Quincy Plan Commission reviews draft of Quincy Comprehensive Plan

Posted: Jan. 8, 2013 9:19 pm Updated: Jan. 22, 2013 10:15 pm

Herald-Whig Senior Writer

A Quincy Comprehensive Plan that would replace the 1986 plan drew only one comment during a public hearing held in conjunction with Tuesday's Quincy Plan Commission meeting.

Cullen Duke of the Friends of the Trails thanked the Department of Planning and Development for adding the Cedar Creek Linear Park and a network of other trails for walking and biking to the draft comprehensive plan.

The plan, which is designed to guide Quincy's future land uses, is scheduled to come up for a recommendation by the Plan Commission in February. It would then be sent to the Quincy City Council for approval or denial.

"It's a guiding tool. It's an important policy document for both the Plan Commission and the City Council to help guide them in planning decisions on land use," Director of Planning and Development Chuck Bevelheimer said.

"After all the public input has been put in, it generates a product that should be useful in guiding ... future land use decisions."

The comprehensive plan, if approved, would join the city's 1995 Downtown Revitalization Plan, and the 1997 Broadway Corridor Plan as the city's official land use plan. An accompanying map shows existing zoning and tells what future land uses were favored or unacceptable to particular neighborhoods.

Neighborhood meetings that helped produce the draft plan started in 2000 and were completed in 2008. The city was divided into 12 neighborhoods and hearings were held to learn what priorities were important in different parts of the city.

Community Development Planner Tom Fentem said neighborhoods had a variety of concerns or priorities.

"The closer in neighborhoods where there was lower property values often talked about bad sidewalks or streets. The outer districts where there were generally higher property values had a greater level of satisfaction" with infrastructure but supported the preservation of farm land over development, Fentem said.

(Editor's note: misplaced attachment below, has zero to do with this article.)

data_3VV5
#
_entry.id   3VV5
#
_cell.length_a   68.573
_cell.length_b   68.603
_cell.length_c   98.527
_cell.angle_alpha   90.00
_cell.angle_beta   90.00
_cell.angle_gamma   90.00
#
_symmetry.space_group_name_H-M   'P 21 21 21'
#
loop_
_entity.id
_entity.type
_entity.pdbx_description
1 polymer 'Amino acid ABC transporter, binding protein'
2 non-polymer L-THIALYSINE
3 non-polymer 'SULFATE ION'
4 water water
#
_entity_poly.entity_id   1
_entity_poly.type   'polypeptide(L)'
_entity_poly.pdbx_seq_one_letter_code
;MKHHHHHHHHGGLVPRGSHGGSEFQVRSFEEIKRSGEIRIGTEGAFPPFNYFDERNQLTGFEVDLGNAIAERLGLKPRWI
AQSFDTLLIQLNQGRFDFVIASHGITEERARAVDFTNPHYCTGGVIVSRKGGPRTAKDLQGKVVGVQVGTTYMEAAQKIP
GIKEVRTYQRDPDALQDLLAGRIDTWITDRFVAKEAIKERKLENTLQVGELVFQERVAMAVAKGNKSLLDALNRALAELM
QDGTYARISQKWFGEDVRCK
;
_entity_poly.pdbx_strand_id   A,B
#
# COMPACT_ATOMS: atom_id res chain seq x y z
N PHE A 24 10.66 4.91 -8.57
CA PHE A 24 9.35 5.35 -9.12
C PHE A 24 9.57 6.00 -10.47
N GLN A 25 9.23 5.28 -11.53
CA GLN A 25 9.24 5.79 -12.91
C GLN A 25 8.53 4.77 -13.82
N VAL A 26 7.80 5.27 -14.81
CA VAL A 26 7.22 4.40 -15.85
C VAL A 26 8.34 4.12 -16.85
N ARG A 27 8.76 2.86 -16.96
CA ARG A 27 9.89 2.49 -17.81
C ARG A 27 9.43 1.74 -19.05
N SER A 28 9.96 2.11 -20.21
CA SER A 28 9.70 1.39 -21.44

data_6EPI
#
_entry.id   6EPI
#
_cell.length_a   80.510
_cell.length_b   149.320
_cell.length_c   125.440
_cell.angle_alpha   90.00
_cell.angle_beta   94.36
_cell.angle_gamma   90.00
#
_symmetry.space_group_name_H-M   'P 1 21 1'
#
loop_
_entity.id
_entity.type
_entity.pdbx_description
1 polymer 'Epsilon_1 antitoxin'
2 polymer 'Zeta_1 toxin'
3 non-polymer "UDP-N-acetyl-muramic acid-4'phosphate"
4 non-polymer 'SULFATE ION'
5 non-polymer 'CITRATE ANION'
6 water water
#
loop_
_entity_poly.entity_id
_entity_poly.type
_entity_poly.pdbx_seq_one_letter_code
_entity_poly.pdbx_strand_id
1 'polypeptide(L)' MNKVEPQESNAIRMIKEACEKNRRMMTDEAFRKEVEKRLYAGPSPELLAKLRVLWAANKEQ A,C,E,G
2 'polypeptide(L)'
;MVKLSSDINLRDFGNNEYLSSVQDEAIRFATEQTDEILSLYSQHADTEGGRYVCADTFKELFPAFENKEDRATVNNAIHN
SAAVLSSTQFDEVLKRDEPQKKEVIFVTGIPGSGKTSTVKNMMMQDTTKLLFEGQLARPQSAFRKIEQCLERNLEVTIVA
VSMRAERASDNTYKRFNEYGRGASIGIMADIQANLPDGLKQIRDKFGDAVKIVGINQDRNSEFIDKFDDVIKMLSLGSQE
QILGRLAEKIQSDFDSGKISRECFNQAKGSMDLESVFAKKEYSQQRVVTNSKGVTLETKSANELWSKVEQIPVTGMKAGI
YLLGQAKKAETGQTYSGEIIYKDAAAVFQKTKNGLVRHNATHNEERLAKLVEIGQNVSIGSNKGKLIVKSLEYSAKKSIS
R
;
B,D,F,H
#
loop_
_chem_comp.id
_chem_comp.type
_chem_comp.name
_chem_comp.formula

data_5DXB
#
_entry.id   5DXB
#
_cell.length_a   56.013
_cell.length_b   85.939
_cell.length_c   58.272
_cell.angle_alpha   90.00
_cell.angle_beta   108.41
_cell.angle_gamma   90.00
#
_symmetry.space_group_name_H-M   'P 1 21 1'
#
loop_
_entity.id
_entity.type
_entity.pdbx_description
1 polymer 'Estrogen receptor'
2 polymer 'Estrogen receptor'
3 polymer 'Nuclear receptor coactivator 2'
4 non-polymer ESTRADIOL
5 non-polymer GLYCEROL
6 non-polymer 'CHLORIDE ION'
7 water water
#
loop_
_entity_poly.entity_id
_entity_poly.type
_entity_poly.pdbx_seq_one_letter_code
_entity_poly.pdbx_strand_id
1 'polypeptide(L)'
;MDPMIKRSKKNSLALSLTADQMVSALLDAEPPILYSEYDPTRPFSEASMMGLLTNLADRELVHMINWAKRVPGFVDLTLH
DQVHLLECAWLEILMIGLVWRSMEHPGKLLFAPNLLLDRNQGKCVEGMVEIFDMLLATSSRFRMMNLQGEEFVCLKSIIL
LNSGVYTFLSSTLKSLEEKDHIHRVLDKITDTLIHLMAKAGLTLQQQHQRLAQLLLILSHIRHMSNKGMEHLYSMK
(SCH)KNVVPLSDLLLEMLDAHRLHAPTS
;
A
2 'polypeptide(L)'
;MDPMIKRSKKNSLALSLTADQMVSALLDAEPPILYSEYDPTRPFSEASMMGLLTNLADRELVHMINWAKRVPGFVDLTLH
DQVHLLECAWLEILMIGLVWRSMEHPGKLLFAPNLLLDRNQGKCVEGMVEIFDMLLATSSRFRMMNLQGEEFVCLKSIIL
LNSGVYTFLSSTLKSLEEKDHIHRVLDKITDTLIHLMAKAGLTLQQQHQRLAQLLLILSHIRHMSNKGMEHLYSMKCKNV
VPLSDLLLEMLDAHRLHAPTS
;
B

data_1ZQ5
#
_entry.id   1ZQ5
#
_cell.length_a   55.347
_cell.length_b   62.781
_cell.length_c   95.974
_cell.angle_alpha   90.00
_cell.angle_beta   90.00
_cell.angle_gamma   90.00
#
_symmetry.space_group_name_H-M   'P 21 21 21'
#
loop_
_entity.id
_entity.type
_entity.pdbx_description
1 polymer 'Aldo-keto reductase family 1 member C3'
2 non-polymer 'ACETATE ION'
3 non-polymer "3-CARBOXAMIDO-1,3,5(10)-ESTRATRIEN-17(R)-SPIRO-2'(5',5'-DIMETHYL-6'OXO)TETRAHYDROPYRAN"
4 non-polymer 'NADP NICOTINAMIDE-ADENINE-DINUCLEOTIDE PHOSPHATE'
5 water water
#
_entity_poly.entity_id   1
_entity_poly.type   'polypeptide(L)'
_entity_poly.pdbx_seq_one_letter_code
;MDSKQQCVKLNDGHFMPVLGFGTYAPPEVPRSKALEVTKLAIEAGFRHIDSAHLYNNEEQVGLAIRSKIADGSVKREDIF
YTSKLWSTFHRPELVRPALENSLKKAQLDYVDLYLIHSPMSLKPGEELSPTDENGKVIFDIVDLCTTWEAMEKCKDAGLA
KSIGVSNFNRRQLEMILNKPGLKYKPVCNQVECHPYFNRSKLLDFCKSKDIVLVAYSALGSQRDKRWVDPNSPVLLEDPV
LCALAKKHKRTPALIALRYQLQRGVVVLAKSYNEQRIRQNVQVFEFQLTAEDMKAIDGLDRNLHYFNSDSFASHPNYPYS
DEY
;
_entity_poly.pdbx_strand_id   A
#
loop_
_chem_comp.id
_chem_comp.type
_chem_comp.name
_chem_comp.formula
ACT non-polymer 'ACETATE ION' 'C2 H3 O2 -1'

Several neighborhoods called for the preservation of single-family residential properties over the creation of multi-family residential encroachment.

Bevelheimer said a community profile is included in the draft plan with lots of census and housing data. Some data sets are still being sought from Census 2010 for inclusion in the document.

In other action, the Plan Commission:

º Voted to endorse a special permit that would allow Jeffrey Stone to build a paint stall near Collision Solutions at 300 Front St. A 12-month deadline for construction of the paint stall and a lean-to roof over another part of the operation were added.

º Supported plans by Scott Koontz to change zoning of property at 4329 State to multi-family residential uses from single-family residential zoning.

º Endorsed the combining of three subdivided parcels to allow for a larger lot at 213 N. 48th. Americare Inc. plans to build a senior care center at the site.

º Received notice from the Quincy Preservation Commission about Local Landmark status being sought for the William B. and Mary Bull House at 222 S. 16th St., the Dickhut/Fawcett/Gates House at 1661 Jersey St. and the residence at 1840 Jersey St.




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